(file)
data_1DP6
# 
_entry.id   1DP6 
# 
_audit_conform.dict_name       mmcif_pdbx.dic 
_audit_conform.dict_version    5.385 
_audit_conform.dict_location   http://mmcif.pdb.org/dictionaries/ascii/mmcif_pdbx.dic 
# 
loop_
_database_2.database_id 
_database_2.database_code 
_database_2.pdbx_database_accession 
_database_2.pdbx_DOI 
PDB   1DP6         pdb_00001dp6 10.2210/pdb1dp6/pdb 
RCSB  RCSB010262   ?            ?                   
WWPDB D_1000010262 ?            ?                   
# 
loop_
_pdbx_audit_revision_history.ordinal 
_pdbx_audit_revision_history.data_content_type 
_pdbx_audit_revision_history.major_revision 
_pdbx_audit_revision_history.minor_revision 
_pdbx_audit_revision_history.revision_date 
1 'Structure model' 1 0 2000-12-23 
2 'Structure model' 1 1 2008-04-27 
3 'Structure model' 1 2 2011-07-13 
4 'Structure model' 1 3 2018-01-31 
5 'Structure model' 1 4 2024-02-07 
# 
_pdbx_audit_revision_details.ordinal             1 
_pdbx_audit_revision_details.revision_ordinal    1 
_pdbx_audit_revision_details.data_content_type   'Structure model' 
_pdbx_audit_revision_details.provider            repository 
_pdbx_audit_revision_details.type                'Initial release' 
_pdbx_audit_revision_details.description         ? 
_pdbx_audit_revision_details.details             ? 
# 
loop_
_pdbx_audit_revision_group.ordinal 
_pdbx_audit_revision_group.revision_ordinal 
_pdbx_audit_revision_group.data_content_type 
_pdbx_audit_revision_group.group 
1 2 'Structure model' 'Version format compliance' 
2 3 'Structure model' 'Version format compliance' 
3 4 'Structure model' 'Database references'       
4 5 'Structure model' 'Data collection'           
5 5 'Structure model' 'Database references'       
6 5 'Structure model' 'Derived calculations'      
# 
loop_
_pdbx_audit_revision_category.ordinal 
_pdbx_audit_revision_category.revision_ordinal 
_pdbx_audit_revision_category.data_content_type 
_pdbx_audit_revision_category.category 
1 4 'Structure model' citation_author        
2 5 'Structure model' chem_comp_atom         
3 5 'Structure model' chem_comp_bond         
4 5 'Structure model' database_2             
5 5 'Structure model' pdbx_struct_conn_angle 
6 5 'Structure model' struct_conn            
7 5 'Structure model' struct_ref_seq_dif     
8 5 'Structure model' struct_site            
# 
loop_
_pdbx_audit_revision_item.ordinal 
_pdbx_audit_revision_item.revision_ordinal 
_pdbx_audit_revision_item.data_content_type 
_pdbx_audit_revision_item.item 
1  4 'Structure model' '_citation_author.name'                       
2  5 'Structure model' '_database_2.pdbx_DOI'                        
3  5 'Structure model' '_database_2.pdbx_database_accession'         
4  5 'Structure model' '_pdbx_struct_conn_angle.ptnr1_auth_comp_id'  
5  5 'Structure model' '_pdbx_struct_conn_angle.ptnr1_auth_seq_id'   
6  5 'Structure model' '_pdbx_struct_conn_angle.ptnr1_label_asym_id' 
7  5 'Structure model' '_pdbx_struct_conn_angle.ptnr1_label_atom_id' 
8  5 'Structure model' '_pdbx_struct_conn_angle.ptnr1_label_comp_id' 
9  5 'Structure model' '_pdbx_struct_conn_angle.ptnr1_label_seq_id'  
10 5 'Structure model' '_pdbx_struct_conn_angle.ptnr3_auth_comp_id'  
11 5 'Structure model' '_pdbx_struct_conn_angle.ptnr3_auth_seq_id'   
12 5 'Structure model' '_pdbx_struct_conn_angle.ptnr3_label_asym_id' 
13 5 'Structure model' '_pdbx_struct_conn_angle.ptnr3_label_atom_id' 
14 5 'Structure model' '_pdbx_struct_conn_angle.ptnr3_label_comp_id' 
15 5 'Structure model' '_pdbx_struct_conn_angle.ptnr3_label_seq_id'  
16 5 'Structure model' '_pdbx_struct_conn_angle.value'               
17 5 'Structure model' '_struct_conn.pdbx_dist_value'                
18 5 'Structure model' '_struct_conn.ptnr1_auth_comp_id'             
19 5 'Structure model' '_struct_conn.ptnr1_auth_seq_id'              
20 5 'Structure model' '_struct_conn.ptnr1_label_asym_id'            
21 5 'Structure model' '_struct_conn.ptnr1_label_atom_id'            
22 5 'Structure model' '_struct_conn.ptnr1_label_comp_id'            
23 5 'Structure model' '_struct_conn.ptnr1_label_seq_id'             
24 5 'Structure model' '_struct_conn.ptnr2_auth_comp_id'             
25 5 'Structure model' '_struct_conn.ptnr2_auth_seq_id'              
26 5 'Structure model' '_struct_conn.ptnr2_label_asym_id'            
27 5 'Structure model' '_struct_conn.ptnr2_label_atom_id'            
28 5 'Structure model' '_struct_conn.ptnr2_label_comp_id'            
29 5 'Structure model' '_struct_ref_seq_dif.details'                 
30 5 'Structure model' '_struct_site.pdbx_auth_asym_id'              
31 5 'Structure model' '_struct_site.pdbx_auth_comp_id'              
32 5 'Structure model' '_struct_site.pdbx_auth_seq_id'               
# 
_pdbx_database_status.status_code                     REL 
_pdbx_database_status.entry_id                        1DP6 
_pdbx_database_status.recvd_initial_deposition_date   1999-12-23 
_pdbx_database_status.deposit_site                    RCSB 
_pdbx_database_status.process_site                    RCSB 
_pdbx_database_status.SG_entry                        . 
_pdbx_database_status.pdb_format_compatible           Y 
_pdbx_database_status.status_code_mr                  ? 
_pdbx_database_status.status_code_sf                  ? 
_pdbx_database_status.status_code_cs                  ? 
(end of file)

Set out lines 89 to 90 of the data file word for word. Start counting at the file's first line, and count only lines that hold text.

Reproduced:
21 5 'Structure model' '_struct_conn.ptnr1_label_atom_id'            
22 5 'Structure model' '_struct_conn.ptnr1_label_comp_id'            